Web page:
I believe the original etiquette rule was directed towards people within a commonly interacting and gathering social circle where the expectation of being invited to events would have been a reasonable norm.   

TurtleDove

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Re: FB wedding announcement - non-congratulations
« Reply #35 on: September 11, 2013, 03:10:18 PM »
I believe the original etiquette rule was directed towards people within a commonly interacting and gathering social circle where the expectation of being invited to events would have been a reasonable norm.

I think this is correct, but I also think some people have very unreasonable expectations of how social circles should dictate social invitations for unrelated events.  Just because you are coworkers with someone does not mean you would automatically be invited to their house warming.  Just because you went to college with someone doesn't either.  It doesn't mean you aren't friends.  It means you are not part of the social circle the host wanted to include for a particular event. As adults I think we need to accept that everyone has a network of people they know, and you are not at the center of that network for everyone else, even if they are at the center of your network.

Tabby Uprising

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Re: FB wedding announcement - non-congratulations
« Reply #36 on: September 11, 2013, 03:20:39 PM »
I believe the original etiquette rule was directed towards people within a commonly interacting and gathering social circle where the expectation of being invited to events would have been a reasonable norm.

I think this is correct, but I also think some people have very unreasonable expectations of how social circles should dictate social invitations for unrelated events.  Just because you are coworkers with someone does not mean you would automatically be invited to their house warming.  Just because you went to college with someone doesn't either.  It doesn't mean you aren't friends.  It means you are not part of the social circle the host wanted to include for a particular event. As adults I think we need to accept that everyone has a network of people they know, and you are not at the center of that network for everyone else, even if they are at the center of your network.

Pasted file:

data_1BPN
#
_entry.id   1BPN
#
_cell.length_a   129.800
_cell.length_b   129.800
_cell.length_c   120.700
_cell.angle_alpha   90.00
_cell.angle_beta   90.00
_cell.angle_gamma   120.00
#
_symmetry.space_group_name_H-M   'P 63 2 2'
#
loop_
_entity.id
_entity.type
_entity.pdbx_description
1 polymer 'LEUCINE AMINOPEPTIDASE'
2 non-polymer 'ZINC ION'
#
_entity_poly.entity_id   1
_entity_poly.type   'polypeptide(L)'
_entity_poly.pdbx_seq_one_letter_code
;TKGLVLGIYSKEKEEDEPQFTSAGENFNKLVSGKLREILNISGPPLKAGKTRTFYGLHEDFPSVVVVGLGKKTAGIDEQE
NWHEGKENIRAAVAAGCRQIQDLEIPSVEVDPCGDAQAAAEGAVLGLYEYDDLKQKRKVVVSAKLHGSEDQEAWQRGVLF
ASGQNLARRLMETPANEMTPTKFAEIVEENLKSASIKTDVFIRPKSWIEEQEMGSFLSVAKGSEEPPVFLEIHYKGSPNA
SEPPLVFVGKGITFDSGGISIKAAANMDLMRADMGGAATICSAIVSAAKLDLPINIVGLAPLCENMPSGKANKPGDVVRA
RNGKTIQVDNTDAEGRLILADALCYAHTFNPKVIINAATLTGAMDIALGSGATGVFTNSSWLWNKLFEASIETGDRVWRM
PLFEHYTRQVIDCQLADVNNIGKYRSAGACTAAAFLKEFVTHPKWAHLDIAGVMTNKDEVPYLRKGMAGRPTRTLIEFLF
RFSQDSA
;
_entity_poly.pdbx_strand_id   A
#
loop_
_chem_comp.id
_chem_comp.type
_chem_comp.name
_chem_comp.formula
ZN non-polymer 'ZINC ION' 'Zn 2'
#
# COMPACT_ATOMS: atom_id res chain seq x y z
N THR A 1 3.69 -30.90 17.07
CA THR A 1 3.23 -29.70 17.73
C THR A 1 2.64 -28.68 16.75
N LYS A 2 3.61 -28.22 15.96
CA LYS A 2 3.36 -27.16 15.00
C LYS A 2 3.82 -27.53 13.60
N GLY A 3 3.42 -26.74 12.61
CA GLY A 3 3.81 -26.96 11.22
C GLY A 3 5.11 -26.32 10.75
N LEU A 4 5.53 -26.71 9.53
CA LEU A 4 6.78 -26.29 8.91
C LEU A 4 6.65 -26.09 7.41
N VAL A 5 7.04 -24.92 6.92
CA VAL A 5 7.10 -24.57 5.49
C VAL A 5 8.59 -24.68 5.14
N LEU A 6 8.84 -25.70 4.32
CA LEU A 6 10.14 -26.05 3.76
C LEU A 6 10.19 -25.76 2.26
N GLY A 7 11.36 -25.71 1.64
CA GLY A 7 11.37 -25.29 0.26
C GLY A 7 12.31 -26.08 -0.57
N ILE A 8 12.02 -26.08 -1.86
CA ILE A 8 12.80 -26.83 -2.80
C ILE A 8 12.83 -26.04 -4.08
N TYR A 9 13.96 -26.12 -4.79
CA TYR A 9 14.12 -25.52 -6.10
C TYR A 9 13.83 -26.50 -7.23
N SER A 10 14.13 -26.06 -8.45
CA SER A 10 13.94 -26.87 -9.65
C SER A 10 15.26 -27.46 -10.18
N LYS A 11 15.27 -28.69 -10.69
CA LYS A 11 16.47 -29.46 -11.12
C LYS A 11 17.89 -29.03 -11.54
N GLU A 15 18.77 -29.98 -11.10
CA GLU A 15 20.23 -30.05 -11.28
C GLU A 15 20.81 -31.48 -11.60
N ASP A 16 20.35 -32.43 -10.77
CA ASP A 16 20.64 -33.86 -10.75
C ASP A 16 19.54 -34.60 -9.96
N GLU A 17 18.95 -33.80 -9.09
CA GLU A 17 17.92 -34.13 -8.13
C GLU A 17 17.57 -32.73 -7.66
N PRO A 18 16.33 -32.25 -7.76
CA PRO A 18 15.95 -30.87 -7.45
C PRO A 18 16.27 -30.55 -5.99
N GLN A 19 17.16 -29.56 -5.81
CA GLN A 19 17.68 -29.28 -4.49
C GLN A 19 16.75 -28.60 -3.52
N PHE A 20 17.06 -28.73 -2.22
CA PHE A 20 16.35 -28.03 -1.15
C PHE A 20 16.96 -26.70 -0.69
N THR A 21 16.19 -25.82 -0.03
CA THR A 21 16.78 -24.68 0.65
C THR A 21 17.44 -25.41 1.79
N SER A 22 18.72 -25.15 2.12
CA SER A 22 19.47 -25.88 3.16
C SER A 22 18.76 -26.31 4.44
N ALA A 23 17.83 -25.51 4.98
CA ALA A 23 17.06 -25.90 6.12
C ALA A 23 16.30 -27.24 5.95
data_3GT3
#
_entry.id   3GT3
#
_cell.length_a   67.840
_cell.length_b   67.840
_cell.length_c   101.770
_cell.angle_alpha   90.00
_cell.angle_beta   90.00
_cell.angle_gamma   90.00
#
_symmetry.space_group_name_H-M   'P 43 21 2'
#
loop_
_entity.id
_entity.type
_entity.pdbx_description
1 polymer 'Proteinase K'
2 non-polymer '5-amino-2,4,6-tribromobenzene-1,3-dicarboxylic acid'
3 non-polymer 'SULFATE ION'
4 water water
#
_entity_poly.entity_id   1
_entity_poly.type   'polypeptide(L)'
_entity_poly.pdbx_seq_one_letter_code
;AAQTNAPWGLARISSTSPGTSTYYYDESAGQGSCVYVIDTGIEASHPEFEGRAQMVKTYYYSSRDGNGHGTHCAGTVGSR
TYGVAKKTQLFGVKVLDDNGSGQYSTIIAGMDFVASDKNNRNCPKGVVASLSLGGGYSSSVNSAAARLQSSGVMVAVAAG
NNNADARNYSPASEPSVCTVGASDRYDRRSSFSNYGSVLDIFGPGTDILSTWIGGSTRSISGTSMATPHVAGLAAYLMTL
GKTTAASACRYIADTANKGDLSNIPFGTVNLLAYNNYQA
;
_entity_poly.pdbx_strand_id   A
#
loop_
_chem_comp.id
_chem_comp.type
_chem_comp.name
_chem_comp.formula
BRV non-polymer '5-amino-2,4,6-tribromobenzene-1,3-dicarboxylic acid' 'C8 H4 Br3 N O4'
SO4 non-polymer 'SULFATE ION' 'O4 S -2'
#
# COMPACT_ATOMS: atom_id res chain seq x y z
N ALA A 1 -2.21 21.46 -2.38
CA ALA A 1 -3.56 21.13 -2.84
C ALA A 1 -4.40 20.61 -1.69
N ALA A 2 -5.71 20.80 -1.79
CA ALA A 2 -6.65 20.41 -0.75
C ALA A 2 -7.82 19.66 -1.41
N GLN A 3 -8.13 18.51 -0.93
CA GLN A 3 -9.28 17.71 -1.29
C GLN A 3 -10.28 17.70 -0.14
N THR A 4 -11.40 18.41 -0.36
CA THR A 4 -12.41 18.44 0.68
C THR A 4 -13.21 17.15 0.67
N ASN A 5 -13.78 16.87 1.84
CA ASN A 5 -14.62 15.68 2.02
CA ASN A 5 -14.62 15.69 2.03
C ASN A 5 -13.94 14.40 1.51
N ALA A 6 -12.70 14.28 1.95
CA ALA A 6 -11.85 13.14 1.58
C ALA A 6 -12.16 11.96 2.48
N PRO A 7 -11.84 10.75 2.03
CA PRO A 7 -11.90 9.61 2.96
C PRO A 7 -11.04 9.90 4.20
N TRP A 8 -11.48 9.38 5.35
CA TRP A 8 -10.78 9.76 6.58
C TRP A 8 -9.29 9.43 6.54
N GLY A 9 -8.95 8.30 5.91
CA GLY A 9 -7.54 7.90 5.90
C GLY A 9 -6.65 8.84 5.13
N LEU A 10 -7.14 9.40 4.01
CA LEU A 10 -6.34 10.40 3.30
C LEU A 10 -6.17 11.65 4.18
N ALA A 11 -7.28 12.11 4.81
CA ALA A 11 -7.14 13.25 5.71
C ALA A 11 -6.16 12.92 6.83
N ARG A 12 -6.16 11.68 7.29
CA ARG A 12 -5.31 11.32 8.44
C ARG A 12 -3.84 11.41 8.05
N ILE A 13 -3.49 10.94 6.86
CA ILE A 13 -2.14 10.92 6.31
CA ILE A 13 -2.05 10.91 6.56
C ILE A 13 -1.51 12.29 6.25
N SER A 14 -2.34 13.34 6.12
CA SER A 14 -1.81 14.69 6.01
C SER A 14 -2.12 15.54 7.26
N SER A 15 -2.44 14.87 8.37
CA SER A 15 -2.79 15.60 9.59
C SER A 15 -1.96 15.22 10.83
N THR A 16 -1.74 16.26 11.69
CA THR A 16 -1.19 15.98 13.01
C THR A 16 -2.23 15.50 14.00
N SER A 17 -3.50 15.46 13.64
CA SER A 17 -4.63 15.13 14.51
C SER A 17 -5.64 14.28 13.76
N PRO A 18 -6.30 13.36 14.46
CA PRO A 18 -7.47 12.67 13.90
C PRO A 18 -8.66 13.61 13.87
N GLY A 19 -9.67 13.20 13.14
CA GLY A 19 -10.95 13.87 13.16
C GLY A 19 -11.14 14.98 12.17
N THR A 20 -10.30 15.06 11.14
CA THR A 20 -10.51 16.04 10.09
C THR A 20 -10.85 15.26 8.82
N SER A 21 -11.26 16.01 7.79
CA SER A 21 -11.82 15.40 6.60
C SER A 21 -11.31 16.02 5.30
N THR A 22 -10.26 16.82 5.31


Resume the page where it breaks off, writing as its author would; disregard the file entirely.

That makes sense! 

I also think there's a difference between a post saying "Having a blast with the volleyball team at happy hour!" and a situation where 6 people go out to dinner and 5 of the 6 spend an hour talking about a party they attended that the 6th person wasn't invited to.  The latter situation really excludes the 6th person from the conversation, but also kind of "traps" them into hearing about an event they were excluded from as well.  I can understand that scenario causing some offense and hurt.

WillyNilly

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Re: FB wedding announcement - non-congratulations
« Reply #37 on: September 11, 2013, 03:27:17 PM »
Wait, so we should never talk about any event at any time in the vicinity of people who were not at said event for rear of being rude and hurting their feelings that they weren't at said event?

only if you are looking to follow the dictates of what is considered etiquette. otherwise... you can say what you'd like. i believe etiquette sets standards to keep people from even getting close to offending or hurting the feelings of someone else. it's sort of like those velvet ropes that keep you off the antique furniture. you can do fine without them, but it does help those of us who aren't always sure how to handle specific social situations.

That's where I think the Facebook aspect comes into play.  Many people friend individuals on Facebook where there wouldn't be a reasonable expectation or any expectation of attending social events.  You wouldn't be hurt or offended seeing posts about their social events, because you didn't expect to be invited. So a childhood friend you haven't seen in 10+ years who lives on the other side of the country talking about her recent baby shower you weren't invited to isn't going to cause any offense or hurt feelings.  Your FB relationship consists of liking their posts, making comments here and there and just generally being content to see what's going on in their life.  You wouldn't have ever expected to be invited.